Homemade Aged Pizza dough is an amazingly easy thing to make at home and it freezes so well. It tastes so much better than just made pizza dough and all you have to do is let it sit.
About aged pizza dough
If you are not familiar with aged pizza dough or aged dough for that matter, it is a process of simply allowing your dough to sit for anywhere from 24 hours to 72 hours in the refrigerator.
That is it! Just let that dough sit and age and it will taste amazing.
This process helps the pizza dough to develop a beautiful flavor. Maybe you once thought that your pizza dough was bad because it sat in your refrigerator too long and you threw it out.
I am here to tell you that as long as your dough was wrapped tight to keep it from drying out, letting that dough sit for a while only makes it taste better.
There are no special ingredients for this aged pizza dough. All the ingredients for the dough are the same as a regular pizza dough.
The only change from regular pizza dough and aged pizza dough is the aging process. It is really fun to do, especially when you see it growing in the refrigerator (you see that the dough is actually alive)!
The ingredients you will need for this pizza dough recipe are:
- All purpose flour
- Olive oil (for the bowl)
I like to make a double batch of this aged pizza dough and freeze them. When I am ready to make pizza, I just take two discs out of the freezer the night before and let it thaw slowly overnight in the refrigerator.
My family is really big on homemade pizza night at home and we grill most of our pizzas outside! One of our favorites is our mushroom pizza.
Making pizza on the grill is so delicious! I will be working on a post for that soon so you know how easy it is.
About the Yeast in the Pizza Dough
If you are going to make this aged pizza dough, you definitely want to make sure you check on it from time to time in the refrigerator since it expands a bit. Some of my pizza dough has tried to make an escape out of the plastic wrap I place it in.
When working with dough, there is almost always an alive component and here it is yeast. If your yeast is alive then your dough will grow.
To make sure it is sealed tight, I like to place the dough on the center of a large piece of plastic wrap and fold all the sides over it to the middle. I then take the long end of the plastic wrap and twist it together.
Then I wrap it one more time in another piece of plastic wrap and it cannot escape.
If your dough does escape just re-wrap it. It will not grow too much but it will grow a bit.
Working with yeast
For the longest time, yeast recipes totally stumped me and I never had any success with them. My yeast either died or didn't activate with the "warm water" called for in recipe instructions. I don't want to have to stick a thermometer in any recipe item because I just do not have time for that.
What I learned over the years to make sure yeast works in my recipes are:
- Make sure you are working with yeast that is not really old. It actually lasts a long time in the refrigerator but it can still get old. Anything after a year may be time to purge.
- When recipes call for warm water to activate the yeast (this means you are waking it up), warm water to you and me can mean different things. If I stick my finger in the water and it feels really warm, almost hot then it will work. The water needs to feel a little uncomfortable to you when you touch it but not to the point of burning you. Just plain warm tap water won't always wake up your yeast.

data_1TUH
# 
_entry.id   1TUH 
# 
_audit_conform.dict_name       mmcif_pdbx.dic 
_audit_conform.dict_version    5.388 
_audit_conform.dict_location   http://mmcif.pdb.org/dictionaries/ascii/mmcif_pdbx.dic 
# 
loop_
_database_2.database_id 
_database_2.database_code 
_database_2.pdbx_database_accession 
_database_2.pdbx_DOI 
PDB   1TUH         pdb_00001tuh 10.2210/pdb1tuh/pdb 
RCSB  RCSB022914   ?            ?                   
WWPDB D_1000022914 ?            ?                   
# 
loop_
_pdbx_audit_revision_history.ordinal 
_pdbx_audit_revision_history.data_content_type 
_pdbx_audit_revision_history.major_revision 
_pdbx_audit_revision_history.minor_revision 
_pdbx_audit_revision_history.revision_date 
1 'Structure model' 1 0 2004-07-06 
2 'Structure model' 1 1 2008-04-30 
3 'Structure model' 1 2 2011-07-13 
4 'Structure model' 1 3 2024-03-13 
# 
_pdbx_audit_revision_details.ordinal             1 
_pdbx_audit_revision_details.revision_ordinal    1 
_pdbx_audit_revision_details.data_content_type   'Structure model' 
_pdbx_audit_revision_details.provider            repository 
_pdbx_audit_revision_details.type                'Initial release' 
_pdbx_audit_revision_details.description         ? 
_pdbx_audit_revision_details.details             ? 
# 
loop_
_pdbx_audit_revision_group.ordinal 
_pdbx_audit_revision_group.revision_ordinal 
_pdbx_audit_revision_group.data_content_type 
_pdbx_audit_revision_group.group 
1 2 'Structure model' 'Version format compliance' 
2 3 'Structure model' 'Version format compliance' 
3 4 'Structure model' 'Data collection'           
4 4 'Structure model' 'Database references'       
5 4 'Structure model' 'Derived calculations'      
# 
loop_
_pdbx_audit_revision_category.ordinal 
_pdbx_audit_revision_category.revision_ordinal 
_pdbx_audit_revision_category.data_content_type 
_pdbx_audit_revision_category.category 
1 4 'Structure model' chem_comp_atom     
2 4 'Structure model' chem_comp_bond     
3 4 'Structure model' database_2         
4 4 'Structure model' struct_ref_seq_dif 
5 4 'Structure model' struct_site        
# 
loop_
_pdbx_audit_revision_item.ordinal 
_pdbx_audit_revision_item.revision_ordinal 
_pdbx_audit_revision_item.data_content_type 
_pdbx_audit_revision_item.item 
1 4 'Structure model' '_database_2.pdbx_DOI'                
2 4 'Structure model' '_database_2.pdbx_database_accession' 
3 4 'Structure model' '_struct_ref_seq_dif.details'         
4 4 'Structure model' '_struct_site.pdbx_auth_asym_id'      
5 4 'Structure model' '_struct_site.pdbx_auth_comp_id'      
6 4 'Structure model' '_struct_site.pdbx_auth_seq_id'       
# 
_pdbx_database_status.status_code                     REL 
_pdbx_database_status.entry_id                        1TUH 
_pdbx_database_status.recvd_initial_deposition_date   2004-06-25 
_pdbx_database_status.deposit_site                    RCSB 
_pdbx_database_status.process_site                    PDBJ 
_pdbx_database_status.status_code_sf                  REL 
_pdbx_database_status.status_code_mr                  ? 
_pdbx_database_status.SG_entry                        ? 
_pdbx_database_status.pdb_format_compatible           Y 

I hope these tips are helpful. Once you get the hang of this, you'll see how easy homemade pizza dough is to make. It's also so much more economical and healthy!
Other recipes you might like:
Aged Pizza Dough
Tried the Recipe? We Would Love To Hear From You In The Comments Below!
- ¼ teaspoon active dry yeast
- ¼ cup warm water for yeast
- ¾ cup plus 4 teaspoons water preferably bottled spring water at room temperature
- 2 ⅓ cups unbleached all-purpose flour or a high gluten flour
- 1 teaspoon kosher salt
- olive oil for the bowl
- Oil a large bowl and set aside.olive oil for the bowl
- In a medium bowl, stir the yeast into the ¼ cup of warm water and let stand until creamy, about 10 minutes.¼ cup warm water, ¼ teaspoon active dry yeast
- In a medium bowl, add the salt to the flour and mix together.1 teaspoon kosher salt, 2 ⅓ cups unbleached all-purpose flour
- Stir the remaining water into the creamy yeast mixture, and then stir in the flour, 1 cup at a time. If mixing by hand, stir with a wooden spoon for 3 to 4 minutes. If mixing with a stand mixer, beat with the paddle at the lowest speed for 2 minutes. If mixing with a food processor, mix just until a sticky dough forms.¾ cup plus 4 teaspoons water preferably bottled spring water
- Transfer the dough to your lightly oiled bowl, cover with plastic wrap, and let rise at cool room temperature for 24 hours, until the dough is triple its original volume but is still wet and sticky. You can do this on the counter, your fridge or in any space that stays a cool room temperature.
If using pizza dough right away
- If using right away, divide the dough into two sections by cutting it in half with a knife.
- On a well floured surface, knead the dough until it becomes smooth. It will be very sticky so you will need to add flour as needed.
- Divide dough into two and shape into 2 dough balls.
- Place the dough on to a plate and cover with plastic wrap to rest for 10 minutes
- After 10 minutes, roll or stretch your dough to a roughly 10 inch circle.
- Add your toppings and bake or grill based on your desired pizza recipe.
If aging the dough.
- Once you make the dough, place in the oiled bowl and cover tightly with plastic wrap.
- Place in the refrigerator for 24-48 hours.
- When ready to use, follow the instructions above for "using the pizza dough right away".
Nutrition Values are estimates only.See full nutrition disclaimer here
Came out great and the dough did have so much more flavor